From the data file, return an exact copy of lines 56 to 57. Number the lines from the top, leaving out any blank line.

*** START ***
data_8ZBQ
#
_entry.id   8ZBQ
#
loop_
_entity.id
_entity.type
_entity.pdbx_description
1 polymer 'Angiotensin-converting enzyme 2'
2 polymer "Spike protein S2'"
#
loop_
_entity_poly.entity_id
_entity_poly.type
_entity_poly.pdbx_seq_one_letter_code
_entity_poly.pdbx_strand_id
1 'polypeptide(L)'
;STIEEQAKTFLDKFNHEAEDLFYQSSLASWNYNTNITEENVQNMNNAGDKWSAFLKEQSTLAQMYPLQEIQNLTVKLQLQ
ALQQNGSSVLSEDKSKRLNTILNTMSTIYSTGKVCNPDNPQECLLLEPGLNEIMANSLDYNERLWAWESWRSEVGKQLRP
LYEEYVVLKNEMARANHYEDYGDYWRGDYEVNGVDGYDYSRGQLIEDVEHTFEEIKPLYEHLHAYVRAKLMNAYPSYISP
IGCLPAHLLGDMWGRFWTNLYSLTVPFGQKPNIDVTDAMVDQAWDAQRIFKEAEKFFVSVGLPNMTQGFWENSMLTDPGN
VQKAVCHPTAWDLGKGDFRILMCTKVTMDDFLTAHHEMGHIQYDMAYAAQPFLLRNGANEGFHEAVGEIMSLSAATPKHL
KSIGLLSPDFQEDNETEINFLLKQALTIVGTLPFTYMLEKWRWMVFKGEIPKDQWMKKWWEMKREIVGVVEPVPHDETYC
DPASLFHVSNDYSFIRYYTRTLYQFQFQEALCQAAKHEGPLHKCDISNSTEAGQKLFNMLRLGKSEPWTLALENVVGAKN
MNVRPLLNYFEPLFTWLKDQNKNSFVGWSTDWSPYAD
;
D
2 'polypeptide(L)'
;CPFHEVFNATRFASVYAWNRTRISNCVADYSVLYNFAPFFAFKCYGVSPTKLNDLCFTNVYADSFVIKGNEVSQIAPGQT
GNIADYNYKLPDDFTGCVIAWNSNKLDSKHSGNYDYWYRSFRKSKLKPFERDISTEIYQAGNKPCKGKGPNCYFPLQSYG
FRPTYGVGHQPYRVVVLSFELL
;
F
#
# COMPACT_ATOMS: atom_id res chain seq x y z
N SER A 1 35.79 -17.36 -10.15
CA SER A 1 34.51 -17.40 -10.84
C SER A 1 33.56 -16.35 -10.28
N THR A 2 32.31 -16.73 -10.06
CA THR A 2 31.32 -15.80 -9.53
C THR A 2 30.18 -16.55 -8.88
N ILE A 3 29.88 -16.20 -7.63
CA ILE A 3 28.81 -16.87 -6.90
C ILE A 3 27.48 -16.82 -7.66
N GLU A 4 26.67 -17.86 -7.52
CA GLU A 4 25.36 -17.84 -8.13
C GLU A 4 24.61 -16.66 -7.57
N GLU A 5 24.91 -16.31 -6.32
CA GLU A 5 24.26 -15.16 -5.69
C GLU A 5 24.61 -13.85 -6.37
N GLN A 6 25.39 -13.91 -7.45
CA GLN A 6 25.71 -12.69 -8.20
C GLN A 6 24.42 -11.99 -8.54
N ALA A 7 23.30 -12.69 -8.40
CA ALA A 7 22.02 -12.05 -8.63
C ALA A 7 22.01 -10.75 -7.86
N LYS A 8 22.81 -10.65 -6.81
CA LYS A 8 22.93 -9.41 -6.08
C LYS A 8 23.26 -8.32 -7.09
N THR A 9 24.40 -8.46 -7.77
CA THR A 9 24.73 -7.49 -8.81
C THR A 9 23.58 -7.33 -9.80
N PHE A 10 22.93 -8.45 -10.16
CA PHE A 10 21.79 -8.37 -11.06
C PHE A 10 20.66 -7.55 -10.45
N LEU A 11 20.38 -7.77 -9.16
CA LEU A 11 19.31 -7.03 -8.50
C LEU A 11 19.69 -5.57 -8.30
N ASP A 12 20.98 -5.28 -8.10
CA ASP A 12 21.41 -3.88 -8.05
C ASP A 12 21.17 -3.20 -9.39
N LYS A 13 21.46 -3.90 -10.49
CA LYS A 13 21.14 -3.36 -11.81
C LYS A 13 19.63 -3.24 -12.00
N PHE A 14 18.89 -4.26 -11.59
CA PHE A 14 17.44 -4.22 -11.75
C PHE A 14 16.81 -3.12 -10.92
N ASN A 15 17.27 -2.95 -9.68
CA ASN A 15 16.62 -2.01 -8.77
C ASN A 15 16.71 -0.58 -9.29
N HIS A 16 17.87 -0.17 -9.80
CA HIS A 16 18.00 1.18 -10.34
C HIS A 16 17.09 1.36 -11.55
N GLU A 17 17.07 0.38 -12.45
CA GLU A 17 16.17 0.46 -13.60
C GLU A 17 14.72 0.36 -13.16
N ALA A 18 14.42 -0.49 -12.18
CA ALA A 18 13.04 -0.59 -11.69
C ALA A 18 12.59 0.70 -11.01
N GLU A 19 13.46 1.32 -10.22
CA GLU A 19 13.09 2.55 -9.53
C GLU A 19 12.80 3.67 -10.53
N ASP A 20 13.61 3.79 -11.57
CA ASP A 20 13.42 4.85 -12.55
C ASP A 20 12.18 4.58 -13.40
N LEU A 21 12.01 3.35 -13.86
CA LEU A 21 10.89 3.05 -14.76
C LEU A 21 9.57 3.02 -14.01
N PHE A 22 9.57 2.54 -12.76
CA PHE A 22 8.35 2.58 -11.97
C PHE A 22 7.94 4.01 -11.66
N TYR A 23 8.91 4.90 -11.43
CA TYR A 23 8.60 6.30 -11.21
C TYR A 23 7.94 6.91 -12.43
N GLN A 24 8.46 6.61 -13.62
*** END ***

C ALA A 7 22.01 -10.75 -7.86
N LYS A 8 22.81 -10.65 -6.81